Faculty Forward, the union consisting of non-tenure-track faculty members, filed a formal grievance with the University in early April, claiming that the University has violated their contract by denying union members eligibility for the prominent Quantrell teaching award.
The Quantrell, one of the country’s oldest undergraduate teaching awards, is a student-nominated prize granted to three to six faculty members each year. The award has often gone to faculty nationally renowned in their fields, including philosophy professor Agnes Callard and sociology professor Andrew Abbott.
Before the union’s contract was ratified, most non-tenure-track faculty members were not eligible for the award. After the union repeatedly asked for eligibility in the face of University pushback, the two parties agreed on a finalized contract, which reads, “Nothing in this Agreement precludes a [non-tenure-track] Lecturer from being nominated for and receiving any teaching awards for which they are eligible, including the Llewellyn John and Harriet Manchester Quantrell Award, as those awards exist from time to time.”
Despite the contract, the University’s online description of the award currently lists the only eligible faculty members as “long-term, full-time UChicago faculty members who are tenured, on the tenure-track, or serve as Senior Lecturers.”
University spokesperson Jeremy Manier confirmed that non-tenure-track faculty members continue to be ineligible, saying in a statement, “The 2018 contract with lecturers did not change eligibility standards for this or any other award.” Asked about the language in the contract, Manier did not address the apparent discrepancy.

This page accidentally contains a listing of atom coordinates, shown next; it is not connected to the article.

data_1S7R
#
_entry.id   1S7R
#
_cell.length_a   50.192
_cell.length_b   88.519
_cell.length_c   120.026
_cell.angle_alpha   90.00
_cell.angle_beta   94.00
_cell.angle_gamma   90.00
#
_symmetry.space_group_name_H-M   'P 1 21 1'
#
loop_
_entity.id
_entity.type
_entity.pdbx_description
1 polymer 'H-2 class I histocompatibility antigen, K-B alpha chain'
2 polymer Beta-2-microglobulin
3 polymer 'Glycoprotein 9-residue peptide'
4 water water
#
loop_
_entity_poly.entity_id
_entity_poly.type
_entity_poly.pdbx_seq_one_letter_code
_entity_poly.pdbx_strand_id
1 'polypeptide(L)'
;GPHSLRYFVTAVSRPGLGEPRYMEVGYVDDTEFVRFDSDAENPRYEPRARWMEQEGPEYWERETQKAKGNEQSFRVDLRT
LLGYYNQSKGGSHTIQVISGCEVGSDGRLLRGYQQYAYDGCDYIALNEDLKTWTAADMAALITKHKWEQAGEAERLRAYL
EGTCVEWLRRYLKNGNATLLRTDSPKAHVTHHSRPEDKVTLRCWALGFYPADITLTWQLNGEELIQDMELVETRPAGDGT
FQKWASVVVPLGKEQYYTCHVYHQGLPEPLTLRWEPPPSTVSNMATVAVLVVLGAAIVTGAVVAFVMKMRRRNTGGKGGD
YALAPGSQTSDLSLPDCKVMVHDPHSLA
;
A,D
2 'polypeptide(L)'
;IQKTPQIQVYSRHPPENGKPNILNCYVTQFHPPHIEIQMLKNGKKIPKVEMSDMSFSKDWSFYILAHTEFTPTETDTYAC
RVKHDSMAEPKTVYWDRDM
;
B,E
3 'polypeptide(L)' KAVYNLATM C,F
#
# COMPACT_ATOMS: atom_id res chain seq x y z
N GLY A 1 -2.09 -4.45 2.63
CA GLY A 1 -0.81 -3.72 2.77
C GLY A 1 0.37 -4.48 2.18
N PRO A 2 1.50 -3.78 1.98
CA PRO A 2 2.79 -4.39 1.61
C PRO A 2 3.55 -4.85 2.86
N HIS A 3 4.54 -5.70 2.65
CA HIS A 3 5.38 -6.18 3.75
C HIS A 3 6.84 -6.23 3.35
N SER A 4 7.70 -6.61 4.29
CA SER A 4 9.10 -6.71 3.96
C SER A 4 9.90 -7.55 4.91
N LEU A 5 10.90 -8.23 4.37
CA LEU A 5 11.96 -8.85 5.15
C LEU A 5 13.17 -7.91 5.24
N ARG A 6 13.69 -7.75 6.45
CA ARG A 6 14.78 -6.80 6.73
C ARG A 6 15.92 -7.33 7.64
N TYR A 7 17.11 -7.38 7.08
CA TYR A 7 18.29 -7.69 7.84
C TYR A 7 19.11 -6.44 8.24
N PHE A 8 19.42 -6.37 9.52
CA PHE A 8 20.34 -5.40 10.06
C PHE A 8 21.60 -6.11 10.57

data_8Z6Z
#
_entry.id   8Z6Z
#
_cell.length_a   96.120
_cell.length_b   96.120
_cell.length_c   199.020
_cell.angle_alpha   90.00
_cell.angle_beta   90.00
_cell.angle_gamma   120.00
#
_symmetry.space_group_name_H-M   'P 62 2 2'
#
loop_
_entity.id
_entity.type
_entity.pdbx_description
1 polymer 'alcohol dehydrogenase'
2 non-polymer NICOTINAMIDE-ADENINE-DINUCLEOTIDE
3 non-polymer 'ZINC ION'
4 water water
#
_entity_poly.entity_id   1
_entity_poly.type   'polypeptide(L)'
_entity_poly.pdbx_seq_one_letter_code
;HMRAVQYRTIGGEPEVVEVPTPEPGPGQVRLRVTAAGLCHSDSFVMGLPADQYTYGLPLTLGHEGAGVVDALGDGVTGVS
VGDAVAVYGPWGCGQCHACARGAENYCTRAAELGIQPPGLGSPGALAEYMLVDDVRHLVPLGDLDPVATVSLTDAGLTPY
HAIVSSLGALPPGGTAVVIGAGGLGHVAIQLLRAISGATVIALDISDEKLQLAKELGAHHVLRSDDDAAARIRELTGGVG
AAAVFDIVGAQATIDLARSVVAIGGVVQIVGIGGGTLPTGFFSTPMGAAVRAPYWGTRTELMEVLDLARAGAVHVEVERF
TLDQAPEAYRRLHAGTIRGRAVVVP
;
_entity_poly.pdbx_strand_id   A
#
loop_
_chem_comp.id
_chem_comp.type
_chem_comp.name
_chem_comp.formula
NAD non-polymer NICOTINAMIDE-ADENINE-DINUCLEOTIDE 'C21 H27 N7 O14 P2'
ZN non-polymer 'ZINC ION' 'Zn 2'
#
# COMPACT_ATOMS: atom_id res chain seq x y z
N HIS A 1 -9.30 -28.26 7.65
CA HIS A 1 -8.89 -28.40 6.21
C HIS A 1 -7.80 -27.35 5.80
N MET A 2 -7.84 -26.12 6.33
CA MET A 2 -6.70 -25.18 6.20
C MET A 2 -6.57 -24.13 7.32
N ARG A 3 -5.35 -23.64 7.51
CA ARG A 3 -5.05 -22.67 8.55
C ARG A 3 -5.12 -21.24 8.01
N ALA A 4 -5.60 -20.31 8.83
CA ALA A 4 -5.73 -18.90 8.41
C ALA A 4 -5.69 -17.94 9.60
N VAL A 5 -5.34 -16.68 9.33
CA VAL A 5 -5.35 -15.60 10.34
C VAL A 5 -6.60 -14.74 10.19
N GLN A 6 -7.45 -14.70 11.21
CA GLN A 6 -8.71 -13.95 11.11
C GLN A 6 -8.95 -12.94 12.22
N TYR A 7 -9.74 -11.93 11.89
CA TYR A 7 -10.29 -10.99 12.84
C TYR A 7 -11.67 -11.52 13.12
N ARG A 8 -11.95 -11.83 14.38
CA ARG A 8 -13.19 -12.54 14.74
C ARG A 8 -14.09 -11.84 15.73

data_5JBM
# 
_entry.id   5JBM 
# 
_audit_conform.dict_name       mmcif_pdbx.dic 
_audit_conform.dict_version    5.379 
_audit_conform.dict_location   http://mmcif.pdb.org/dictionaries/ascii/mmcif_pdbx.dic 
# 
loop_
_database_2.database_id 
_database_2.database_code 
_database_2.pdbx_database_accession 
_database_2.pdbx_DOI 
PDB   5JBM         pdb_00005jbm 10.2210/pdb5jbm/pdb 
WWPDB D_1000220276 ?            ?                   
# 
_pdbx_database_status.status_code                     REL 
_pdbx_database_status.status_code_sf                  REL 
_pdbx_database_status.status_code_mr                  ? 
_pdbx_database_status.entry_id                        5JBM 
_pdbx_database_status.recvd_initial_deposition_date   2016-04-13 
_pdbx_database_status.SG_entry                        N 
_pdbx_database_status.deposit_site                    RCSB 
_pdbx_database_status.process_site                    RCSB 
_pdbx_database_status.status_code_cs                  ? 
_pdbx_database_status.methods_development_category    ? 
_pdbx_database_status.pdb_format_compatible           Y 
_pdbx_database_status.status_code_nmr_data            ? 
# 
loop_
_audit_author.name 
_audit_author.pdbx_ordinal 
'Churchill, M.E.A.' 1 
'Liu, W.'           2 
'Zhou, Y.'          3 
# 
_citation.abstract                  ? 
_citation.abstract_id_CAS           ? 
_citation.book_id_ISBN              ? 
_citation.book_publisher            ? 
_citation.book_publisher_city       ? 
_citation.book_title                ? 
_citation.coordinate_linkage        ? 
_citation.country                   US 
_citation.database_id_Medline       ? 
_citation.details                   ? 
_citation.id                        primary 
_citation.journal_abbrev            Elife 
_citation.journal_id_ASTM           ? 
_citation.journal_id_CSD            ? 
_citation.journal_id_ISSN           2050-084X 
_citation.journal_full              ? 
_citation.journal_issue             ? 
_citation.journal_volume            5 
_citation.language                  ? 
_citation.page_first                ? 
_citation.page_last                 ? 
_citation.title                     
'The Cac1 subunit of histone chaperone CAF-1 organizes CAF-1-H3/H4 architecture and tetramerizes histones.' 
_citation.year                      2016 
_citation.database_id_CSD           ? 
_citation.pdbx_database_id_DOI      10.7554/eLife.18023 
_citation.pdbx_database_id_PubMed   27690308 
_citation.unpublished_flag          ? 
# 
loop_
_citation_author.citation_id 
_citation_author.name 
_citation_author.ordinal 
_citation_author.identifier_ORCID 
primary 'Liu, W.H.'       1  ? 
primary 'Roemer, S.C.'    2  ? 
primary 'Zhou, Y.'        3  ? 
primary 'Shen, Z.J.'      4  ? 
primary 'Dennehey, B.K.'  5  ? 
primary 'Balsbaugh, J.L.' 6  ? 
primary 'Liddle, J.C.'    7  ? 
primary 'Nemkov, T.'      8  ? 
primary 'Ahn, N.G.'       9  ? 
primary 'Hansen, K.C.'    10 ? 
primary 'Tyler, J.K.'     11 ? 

Manier noted that there is a Mueller teaching award for which only non-tenure-track lecturers and senior lecturers who teach humanities courses are eligible.
For union members, the University’s continuing to bar non-tenure-track faculty members from being eligible for the Quantrell Award represents a big blow. According to union estimates, non-tenure-track faculty teach 40 percent of undergraduate courses. As such, they believe the University should consider them on equal footing with tenured faculty members in the area of undergraduate teaching.
“We do do different jobs than tenure-track faculty and tenured faculty, but the one thing that we do in common is that we teach,” Faculty Forward member and humanities lecturer Geoffrey Rees said. “If we really value teaching and all care about teaching, then the one thing that we all do in common should all be acknowledged in common on a level playing field, and that’s fundamentally what the issue is about for us.”
The union first became aware of its members’ continued ineligibility when one of Rees’s students tried nominating him for the award in March and was notified that Rees was not eglibile. Rees said he then asked the union representative to tell the University that it has made a mistake, and the University’s labor lawyer replied that Rees is not actually eligible for the award.
“I was surprised to find out that what I thought had been a settled issue...was not settled from their side and in fact it was actively disputed,” Rees said.